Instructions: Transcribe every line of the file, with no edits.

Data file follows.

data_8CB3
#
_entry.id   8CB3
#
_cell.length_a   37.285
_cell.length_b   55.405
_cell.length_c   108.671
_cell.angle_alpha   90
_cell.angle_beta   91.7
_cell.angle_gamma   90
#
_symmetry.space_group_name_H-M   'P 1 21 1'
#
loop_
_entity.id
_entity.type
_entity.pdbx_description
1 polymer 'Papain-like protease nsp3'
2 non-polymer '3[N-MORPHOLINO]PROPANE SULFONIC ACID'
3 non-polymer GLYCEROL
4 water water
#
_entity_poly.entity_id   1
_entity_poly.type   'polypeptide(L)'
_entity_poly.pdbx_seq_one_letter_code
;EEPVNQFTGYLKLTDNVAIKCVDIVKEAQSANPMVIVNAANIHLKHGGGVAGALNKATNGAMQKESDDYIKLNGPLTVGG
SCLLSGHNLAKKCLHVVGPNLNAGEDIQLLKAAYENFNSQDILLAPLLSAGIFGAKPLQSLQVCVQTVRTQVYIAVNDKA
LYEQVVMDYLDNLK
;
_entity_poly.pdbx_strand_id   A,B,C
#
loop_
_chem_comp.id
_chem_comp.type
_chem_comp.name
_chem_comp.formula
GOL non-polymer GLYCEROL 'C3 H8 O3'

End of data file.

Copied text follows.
data_8CB3
#
_entry.id   8CB3
#
_cell.length_a   37.285
_cell.length_b   55.405
_cell.length_c   108.671
_cell.angle_alpha   90
_cell.angle_beta   91.7
_cell.angle_gamma   90
#
_symmetry.space_group_name_H-M   'P 1 21 1'
#
loop_
_entity.id
_entity.type
_entity.pdbx_description
1 polymer 'Papain-like protease nsp3'
2 non-polymer '3[N-MORPHOLINO]PROPANE SULFONIC ACID'
3 non-polymer GLYCEROL
4 water water
#
_entity_poly.entity_id   1
_entity_poly.type   'polypeptide(L)'
_entity_poly.pdbx_seq_one_letter_code
;EEPVNQFTGYLKLTDNVAIKCVDIVKEAQSANPMVIVNAANIHLKHGGGVAGALNKATNGAMQKESDDYIKLNGPLTVGG
SCLLSGHNLAKKCLHVVGPNLNAGEDIQLLKAAYENFNSQDILLAPLLSAGIFGAKPLQSLQVCVQTVRTQVYIAVNDKA
LYEQVVMDYLDNLK
;
_entity_poly.pdbx_strand_id   A,B,C
#
loop_
_chem_comp.id
_chem_comp.type
_chem_comp.name
_chem_comp.formula
GOL non-polymer GLYCEROL 'C3 H8 O3'